A week ago, I stood near a Christmas tree in a sanctuary.  We sang “Away in a Manger.” I had a lot on my mind, and I was also dealing with a good bit of pain. I sang without noticing what I was singing until I heard the others in the room and, in a slightly delayed echo, myself give voice to these words:
“Be near me Lord Jesus. I ask Thee to stay, Close by me forever, and love me, I pray.” Tears leaked down my cheeks. I grew silent, knowing that if I kept singing, I’d be sighing, maybe weeping, instead.

That lovely carol, its simple words and resonant melody, slipped past my distraction and discomfort and assured me that Jesus was near and close—that there is a manger in my heart.

For most of my adult life, I’ve puzzled-over how to convey the Story of God’s Great Love for everyone and all things, a story glittered with wonder and bordered by mystery. It sounds both unlikely and inevitable. It corresponds and responds to us and our condition, while it also resists reduction to easy certainties. The story is simple and confounding; it’s grounding and humbling.

How do we express this just and joyful Love? In our post-whatever world, it’s difficult to appeal beyond the scope of mere reason to intuition and to invite both thinking hearts and feeling minds to make room in themselves for the possibility of encountering God.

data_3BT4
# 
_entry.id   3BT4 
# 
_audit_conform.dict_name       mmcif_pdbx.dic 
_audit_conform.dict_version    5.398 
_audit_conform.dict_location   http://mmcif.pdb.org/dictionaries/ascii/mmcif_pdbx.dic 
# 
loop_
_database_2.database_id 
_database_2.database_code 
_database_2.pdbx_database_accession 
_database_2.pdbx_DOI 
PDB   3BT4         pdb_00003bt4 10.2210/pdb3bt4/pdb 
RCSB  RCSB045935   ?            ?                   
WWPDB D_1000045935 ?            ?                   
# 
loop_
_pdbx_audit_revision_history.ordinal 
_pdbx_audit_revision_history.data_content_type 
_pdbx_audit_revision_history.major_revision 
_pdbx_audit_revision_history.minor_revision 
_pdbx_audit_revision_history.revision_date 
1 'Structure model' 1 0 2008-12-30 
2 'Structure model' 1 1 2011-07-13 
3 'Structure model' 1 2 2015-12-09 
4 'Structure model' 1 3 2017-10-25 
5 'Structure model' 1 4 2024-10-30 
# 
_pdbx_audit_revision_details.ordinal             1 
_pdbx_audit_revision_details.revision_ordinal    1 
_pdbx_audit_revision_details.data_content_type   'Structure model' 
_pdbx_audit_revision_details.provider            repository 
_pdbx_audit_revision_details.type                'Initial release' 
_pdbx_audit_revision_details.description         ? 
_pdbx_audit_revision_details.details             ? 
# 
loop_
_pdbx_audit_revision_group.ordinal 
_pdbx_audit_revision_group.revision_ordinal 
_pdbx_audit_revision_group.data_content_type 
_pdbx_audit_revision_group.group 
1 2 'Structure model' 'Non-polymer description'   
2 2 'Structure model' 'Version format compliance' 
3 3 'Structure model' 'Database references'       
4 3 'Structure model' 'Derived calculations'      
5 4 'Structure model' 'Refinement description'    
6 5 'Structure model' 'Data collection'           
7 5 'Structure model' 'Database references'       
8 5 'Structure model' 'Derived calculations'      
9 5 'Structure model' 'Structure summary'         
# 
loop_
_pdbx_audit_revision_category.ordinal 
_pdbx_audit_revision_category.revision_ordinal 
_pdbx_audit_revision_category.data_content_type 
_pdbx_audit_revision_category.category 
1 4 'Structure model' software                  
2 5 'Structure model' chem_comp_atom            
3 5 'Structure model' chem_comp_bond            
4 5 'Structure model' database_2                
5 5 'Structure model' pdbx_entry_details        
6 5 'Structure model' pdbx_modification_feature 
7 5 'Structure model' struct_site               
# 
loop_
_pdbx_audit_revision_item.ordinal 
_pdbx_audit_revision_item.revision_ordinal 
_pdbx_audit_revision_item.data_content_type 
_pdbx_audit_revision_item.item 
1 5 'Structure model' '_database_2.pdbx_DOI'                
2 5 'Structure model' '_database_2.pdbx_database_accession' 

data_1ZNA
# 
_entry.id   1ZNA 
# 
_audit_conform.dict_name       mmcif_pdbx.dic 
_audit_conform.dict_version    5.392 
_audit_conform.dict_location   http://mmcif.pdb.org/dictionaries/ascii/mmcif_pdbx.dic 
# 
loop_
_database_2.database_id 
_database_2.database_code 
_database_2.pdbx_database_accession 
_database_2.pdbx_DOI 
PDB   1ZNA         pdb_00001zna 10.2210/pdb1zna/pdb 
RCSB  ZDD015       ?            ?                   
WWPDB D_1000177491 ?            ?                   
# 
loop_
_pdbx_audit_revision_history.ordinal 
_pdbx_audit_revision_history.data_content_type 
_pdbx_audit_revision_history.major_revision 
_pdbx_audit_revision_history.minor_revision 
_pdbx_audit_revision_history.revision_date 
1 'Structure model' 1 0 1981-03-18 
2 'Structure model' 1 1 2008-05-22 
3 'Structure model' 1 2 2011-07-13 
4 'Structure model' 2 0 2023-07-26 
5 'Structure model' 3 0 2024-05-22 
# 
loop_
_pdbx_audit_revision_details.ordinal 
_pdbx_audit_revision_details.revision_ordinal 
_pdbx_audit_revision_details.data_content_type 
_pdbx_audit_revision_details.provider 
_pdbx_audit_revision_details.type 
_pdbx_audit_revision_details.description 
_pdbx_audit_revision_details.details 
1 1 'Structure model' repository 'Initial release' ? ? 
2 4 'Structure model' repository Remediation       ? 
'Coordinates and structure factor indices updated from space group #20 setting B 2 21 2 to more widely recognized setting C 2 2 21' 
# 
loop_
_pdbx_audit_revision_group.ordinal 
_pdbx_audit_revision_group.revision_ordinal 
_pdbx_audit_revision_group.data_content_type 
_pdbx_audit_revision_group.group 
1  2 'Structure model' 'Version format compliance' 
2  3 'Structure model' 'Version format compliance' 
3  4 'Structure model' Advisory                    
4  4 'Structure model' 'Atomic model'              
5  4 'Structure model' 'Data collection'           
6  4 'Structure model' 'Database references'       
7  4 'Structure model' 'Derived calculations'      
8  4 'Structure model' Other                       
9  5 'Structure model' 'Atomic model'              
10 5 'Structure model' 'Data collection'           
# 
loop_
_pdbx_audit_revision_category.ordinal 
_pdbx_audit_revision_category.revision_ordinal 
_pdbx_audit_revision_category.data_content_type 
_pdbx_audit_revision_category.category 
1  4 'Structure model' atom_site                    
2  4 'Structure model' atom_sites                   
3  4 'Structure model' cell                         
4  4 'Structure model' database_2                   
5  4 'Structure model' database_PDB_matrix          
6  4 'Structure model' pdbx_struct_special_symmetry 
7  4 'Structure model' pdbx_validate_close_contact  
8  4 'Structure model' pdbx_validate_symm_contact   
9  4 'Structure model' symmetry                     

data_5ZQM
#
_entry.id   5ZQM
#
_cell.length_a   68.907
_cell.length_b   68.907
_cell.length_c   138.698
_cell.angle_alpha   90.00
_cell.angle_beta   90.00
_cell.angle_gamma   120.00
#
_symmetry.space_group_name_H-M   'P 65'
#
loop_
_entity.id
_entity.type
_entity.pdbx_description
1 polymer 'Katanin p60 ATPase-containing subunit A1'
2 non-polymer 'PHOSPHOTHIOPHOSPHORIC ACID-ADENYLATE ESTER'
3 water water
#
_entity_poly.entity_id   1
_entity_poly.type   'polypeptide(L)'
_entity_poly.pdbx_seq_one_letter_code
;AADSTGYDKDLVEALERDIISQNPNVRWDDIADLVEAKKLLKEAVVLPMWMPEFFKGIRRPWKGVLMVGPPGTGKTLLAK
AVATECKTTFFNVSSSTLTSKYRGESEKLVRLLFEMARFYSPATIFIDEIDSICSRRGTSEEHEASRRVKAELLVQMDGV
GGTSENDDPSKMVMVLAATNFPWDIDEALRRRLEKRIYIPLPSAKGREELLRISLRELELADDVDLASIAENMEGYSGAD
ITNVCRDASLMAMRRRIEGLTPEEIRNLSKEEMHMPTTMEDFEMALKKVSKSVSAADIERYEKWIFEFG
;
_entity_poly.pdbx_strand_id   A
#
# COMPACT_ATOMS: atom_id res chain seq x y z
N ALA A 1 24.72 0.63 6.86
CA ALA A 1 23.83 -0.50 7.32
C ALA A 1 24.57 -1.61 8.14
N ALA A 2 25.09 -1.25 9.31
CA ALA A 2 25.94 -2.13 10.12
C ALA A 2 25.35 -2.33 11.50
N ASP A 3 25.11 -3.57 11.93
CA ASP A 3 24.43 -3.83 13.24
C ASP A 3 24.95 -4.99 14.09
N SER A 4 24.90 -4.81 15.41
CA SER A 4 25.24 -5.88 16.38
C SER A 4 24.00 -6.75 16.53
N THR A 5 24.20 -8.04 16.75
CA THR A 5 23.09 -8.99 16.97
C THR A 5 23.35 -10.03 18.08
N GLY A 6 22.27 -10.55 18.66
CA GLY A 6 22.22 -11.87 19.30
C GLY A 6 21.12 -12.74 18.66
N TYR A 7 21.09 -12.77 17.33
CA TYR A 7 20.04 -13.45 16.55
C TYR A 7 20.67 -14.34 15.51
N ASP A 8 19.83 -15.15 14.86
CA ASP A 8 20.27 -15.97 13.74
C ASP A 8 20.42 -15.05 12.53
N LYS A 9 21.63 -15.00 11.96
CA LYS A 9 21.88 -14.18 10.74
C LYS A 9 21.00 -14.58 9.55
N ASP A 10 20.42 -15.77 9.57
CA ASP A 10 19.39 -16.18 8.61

Like many others, I’ve found help in Emily Dickinson’s poem 1263:

Tell all the truth but tell it slant —

Success in Circuit lies

Too bright for our infirm Delight

The Truth’s superb surprise

As Lightning to the Children eased

With explanation kind

The Truth must dazzle gradually

Or every man be blind —

Telling it slant and dazzling gradually call for metaphors and images, questions and quiet, playfulness and paradox.

I’m also finding help in three questions which a familiar Christmas song asks: “Do you see what I see? Do you hear what I hear? Do you know what I know?” [“Do You Hear What I Hear?” by Regney and Shayne, October 1962, during the Cuban Missile Crisis].

For me to ask you, “Do you see what I see, hear what I hear, and know what I know?” requires me to describe for you what I see, to pass along what I hear, and to share with you what I know, recognizing that my vision is limited, my hearing is incomplete, and my knowledge is partial.

Having borne my witness, I ask, want, and wait to learn what you see, hear, and know. The point is not for me to persuade you to accept my witness; instead, it is for us to help each other see more clearly, hear more fully, and know more meaningfully.

I see a weary and wounded world held in the restoring and healing embrace of God. There is (just) enough beauty amid devastation, solace in pain, and tenderness despite terror to leave me astonished by “the problem of the good,” while still vexed by “the problem of evil.”

I hear the promise that nothing separates us from the love of God. When I hear it whispered to me, most often in the shadows, and, especially when I have the privilege of saying it to another struggler, I trust that it is true. I will need to hear it again and say it again, since my trust weakens. Nonetheless, it sounds truer to me than the fear that we are abandoned, alienated, and alone.

I know, beyond my capacity to express, much less to explain, that the baby in Bethlehem, the teacher of the Sermon on the Mount, the God-forsaken man on the cross, and the risen one whose death defeated death is the truth and our hope.

What do you see, hear, and know?